ROCKINGHAM, Vt. – For years, libraries in areas with dense populations have had bookmobiles, vehicles that bring books to various locations to expand accessibility. Now, the Rockingham Free Public Library has its own version of just such a thing for its annual youth Summer Reading Program. Last Wednesday, Youth Services Librarian Samantha Maskell unveiled the new bike at an event held at Central School in Bellows Falls. The bike is actually more like a tricycle with two wheels in front and one in back and is officially called Bibliobike.
At the last minute, the high school student hired to staff the bike had to abandon the job. Maskell surmounted the crisis by riding the bike herself from the library to the rear of Central School. The bike has a rechargeable electric assist motor, and Maskell said, “The electrical assist is great.” She also added that the Bellows Falls Bike Project has been “incredibly helpful.”
The Bibliobike is colorful, with identifying lettering, and it is really something to see. It has a big box on the front for all the books and supplies, which opens as a display area. It also comes with a brand new tablet that is tied into the library system, letting the operator perform all the functions of the library, such as checking in and out books and accessing their extensive catalogue, and it provides a Wi-fi connection for others to use.
The Rockingham Library has been hosting a Summer Reading Program for many years. Maskell said, “I have older people say to me, ‘I remember doing this as a kid.’” This year’s program, with events and other special programming is basically the same as always. The Bibliobike addition is funded by a two-year grant from the Vermont After School Summer Expanding Program.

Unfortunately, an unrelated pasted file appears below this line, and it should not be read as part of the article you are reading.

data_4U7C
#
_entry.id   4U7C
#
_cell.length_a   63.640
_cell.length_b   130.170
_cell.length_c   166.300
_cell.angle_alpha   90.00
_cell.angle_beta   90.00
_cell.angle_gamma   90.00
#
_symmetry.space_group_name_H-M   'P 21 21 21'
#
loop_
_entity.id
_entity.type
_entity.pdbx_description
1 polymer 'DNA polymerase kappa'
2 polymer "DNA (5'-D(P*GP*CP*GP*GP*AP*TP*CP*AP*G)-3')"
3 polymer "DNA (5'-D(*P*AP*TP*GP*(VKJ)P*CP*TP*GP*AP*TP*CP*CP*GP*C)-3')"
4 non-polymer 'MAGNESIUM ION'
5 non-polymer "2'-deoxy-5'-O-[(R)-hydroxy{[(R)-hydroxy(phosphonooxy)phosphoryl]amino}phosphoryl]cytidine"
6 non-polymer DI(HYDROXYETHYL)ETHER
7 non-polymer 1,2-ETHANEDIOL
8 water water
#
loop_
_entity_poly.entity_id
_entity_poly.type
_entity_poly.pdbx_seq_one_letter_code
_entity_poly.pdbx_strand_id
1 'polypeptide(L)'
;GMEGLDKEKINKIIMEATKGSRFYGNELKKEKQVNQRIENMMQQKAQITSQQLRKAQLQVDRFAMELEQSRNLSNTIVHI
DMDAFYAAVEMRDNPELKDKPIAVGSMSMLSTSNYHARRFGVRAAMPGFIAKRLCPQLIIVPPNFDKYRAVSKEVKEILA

The unveiling of the Bibliobike was combined with a storytelling event for the children by Marsh Klassen-Landis, who really set the mood for the event. There was a free children’s book giveaway, where every child could take two free books, and a table from nearby Parks Place, promoting their free diaper program. Some funding for the event also came from the Children’s Literacy Foundation, which involves a collaboration between the library and Central School. Kerry Kennedy, Principal of Central School, said, “We are super excited to have the Bibliobike bringing books to the kids.”
Maskell also noted a difference between their program and the required reading students must do during the school year. She said, “Summer reading letting kids self-select is one of the most positive things parents can do.”
The library is still in need of an operator to staff the bike. Maskell says one need only be 16 years old or older to hold the 20-hour position that is funded along with the Bibliobike. The person must be able to do “Story Hour” and have the technical savvy to operate the tablet. Maskell says anyone interested can contact her at firstname.lastname@example.org, or call her at 802-463-4270. Rockingham Library card holders can contact her to request the new Bibliobike stop at their location, or one can simply click on “bike survey” on the library website, www.rockinghamlibrary.org, to request a stop for their children wherever there is a nearby convenient place for it to park and set up. Maskell notes that that includes Saxtons River, where the bike will be every Saturday from 11 a.m. – 1 p.m. A schedule of the always exciting Summer Reading Program events is also available on the website or by calling the library.